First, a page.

The techniques described so far have mainly focused on interviewing a domain expert in order to encode their knowledge into the system. Knowledge acquisition for expert systems has also benefited from the related field of MACHINE LEARNING (Michalski and Chilausky 1980; Quinlan 1986; Bareiss, Porter, and Murray 1989; Preston, Edwards, and Compton 1994). Machine learning focuses on getting computer programs to learn autonomously from examples or from feedback to their own behavior. Machine learning techniques have been used most effectively to train expert systems that need to make distinctions such as the distinction between symptoms caused by immune- deficiency diseases versus cancers. The knowledge of the domain is acquired through the machine's experience with training cases rather than by directly encoding instructions from an interview. In domains where the cases and training are available, the knowledge acquisition effort can be quite efficient and effective.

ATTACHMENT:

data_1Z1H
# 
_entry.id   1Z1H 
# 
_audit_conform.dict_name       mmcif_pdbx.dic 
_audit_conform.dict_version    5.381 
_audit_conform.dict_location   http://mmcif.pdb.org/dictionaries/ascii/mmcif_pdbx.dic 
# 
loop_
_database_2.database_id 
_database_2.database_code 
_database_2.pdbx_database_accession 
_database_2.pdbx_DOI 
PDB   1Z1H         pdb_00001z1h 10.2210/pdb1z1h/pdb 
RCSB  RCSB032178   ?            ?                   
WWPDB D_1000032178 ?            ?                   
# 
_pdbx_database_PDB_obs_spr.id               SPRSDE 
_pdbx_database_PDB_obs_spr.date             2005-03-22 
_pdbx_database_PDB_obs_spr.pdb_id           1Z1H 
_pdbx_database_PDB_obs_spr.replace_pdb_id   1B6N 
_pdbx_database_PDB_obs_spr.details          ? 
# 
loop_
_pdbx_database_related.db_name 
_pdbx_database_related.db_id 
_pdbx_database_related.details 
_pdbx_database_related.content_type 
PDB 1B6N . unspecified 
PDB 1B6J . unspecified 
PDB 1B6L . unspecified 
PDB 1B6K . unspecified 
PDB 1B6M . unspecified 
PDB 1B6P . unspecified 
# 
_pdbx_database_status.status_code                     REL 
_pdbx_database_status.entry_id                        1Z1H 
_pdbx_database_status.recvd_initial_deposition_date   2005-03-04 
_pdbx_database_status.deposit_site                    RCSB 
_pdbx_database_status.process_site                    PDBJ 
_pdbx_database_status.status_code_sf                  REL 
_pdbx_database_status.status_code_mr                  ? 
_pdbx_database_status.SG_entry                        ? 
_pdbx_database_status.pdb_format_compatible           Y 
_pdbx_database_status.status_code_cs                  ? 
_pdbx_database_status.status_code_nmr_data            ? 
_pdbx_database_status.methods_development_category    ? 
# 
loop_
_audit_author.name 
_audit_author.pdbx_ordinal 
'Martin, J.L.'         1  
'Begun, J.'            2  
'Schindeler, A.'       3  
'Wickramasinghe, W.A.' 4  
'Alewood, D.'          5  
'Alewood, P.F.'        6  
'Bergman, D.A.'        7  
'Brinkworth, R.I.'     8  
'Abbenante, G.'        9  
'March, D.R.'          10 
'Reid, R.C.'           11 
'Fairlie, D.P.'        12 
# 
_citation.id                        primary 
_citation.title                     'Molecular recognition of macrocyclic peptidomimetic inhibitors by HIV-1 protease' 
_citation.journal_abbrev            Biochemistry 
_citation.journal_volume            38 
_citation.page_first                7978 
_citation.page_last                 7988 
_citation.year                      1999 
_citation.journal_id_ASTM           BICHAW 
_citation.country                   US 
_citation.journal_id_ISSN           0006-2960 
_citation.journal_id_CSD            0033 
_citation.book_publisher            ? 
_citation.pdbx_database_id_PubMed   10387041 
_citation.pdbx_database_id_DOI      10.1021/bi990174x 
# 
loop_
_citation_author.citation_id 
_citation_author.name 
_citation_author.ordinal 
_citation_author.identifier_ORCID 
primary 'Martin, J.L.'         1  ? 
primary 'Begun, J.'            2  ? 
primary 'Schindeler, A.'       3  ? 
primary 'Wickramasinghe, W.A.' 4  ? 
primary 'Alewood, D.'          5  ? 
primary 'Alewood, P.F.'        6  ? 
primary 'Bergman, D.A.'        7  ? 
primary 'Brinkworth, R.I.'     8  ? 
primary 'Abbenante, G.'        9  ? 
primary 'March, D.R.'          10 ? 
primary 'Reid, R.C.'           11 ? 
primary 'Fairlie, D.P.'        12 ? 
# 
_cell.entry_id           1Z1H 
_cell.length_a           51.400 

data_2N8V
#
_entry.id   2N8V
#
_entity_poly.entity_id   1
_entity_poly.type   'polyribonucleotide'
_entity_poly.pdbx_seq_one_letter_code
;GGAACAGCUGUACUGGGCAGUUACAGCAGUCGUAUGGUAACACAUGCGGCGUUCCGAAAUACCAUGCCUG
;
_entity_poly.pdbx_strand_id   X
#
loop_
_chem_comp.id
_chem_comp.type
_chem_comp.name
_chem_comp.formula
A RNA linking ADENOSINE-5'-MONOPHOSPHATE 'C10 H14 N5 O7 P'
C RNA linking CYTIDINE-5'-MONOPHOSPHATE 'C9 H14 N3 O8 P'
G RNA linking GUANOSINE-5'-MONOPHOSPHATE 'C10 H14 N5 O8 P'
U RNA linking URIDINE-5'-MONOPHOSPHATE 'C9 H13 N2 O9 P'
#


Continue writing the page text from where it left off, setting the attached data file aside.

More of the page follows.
Finally, knowledge acquisition challenges have inspired efforts to get the most mileage out of the knowledge that is so expensive to acquire (Lenat and Guha 1990; Gruber 1991). Many of the method-based acquisition tools represent knowledge in a way that is specific to how it is used by the method. A use-specific representation simplifies the job of getting the knowledge into computable form to match the problem-solving shell. However, knowledge that was ac-quired to design car electrical systems might also be useful in diagnosing their failures. A use-neutral representation makes it easier to reuse the same knowledge with multiple problem-solving methods provided a mechanism to transform or integrate the knowledge with particular problem-solvers. Large knowledge-base efforts focus on storing knowledge in a use-neutral way and making it available to many knowledge-based systems.

See also

Additional links

-- Sandra L. Marcus


Bareiss, R., B. W. Porter, and K. S. Murray. (1989). Supporting start-to-finish development of knowledge bases. Machine Learning 4:259-283.